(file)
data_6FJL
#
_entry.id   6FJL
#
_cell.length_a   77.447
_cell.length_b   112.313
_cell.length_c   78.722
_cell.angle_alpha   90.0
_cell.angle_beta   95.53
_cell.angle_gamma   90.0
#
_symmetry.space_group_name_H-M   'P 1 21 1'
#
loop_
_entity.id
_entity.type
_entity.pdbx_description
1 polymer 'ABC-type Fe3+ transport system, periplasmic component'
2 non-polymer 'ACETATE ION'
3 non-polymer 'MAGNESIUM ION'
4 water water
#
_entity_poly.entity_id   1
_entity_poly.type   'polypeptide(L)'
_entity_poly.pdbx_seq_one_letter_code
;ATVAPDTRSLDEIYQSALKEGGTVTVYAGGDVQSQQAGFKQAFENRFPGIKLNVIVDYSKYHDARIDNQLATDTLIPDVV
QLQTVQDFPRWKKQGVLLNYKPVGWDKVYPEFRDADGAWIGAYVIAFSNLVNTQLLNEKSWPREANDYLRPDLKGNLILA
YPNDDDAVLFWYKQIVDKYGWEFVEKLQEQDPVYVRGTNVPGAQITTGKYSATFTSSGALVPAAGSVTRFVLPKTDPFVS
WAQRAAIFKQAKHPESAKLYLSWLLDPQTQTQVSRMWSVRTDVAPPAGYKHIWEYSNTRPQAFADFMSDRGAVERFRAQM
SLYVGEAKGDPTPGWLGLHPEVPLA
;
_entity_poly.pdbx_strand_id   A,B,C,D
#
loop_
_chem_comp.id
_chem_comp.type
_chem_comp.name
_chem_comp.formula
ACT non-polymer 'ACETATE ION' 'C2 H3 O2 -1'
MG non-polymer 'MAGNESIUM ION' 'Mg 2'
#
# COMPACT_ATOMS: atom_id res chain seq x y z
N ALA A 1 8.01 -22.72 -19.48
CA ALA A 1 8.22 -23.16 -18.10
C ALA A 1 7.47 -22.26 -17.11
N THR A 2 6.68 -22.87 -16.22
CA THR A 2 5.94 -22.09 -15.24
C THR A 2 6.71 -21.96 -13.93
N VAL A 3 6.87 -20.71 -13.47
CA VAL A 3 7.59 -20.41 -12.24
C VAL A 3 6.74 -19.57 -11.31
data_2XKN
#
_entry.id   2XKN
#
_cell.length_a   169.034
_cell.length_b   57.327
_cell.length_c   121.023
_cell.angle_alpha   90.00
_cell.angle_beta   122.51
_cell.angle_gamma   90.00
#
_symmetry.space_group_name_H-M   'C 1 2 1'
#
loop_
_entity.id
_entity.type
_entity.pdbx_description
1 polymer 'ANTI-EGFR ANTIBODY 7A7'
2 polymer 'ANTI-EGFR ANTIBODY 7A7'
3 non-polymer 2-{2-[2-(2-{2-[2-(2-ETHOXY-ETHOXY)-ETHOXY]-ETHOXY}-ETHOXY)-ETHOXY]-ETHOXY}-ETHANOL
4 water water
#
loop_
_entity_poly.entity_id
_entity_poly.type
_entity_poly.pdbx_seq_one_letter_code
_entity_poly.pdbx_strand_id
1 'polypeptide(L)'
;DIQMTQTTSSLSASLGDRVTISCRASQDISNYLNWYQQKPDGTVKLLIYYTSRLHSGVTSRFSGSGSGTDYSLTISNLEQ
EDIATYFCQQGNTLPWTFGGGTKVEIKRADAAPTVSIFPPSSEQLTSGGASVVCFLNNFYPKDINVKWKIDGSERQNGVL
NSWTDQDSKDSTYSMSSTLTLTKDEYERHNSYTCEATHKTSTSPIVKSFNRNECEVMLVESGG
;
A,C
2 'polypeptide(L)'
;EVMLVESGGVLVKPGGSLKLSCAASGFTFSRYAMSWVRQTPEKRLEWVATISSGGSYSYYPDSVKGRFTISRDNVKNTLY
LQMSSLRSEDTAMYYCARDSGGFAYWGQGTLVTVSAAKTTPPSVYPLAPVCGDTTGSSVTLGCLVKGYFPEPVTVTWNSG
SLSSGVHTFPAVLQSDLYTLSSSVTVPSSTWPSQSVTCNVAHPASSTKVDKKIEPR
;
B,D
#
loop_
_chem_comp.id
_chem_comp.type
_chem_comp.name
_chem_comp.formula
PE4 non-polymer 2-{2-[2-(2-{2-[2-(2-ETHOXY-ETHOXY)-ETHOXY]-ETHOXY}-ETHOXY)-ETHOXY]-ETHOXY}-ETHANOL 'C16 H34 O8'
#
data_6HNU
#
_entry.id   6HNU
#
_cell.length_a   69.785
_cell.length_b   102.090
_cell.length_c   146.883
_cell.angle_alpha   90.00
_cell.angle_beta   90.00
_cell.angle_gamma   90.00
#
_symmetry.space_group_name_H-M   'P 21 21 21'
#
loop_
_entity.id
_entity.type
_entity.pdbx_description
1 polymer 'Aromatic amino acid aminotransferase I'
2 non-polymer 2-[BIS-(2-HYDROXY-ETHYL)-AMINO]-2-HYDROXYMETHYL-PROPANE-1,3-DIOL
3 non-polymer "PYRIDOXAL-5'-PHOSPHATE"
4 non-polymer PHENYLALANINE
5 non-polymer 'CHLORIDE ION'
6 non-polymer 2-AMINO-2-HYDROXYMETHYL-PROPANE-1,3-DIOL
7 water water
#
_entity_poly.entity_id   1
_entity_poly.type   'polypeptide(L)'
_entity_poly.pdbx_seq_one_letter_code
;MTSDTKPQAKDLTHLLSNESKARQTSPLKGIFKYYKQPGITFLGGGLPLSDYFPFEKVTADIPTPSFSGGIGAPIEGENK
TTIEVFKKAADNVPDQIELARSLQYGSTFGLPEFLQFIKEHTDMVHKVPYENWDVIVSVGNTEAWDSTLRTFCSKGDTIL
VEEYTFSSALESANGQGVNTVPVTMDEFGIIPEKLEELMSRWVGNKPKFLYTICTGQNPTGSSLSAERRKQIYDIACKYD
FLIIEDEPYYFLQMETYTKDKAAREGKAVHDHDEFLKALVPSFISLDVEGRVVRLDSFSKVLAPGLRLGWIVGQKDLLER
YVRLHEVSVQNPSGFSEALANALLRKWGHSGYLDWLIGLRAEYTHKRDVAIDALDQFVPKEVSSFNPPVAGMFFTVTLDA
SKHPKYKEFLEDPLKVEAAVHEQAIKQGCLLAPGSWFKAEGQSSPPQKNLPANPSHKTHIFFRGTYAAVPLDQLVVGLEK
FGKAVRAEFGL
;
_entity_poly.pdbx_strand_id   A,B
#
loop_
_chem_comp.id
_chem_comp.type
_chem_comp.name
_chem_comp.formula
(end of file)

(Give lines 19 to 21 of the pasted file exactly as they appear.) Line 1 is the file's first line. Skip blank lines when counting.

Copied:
2 non-polymer 'ACETATE ION'
3 non-polymer 'MAGNESIUM ION'
4 water water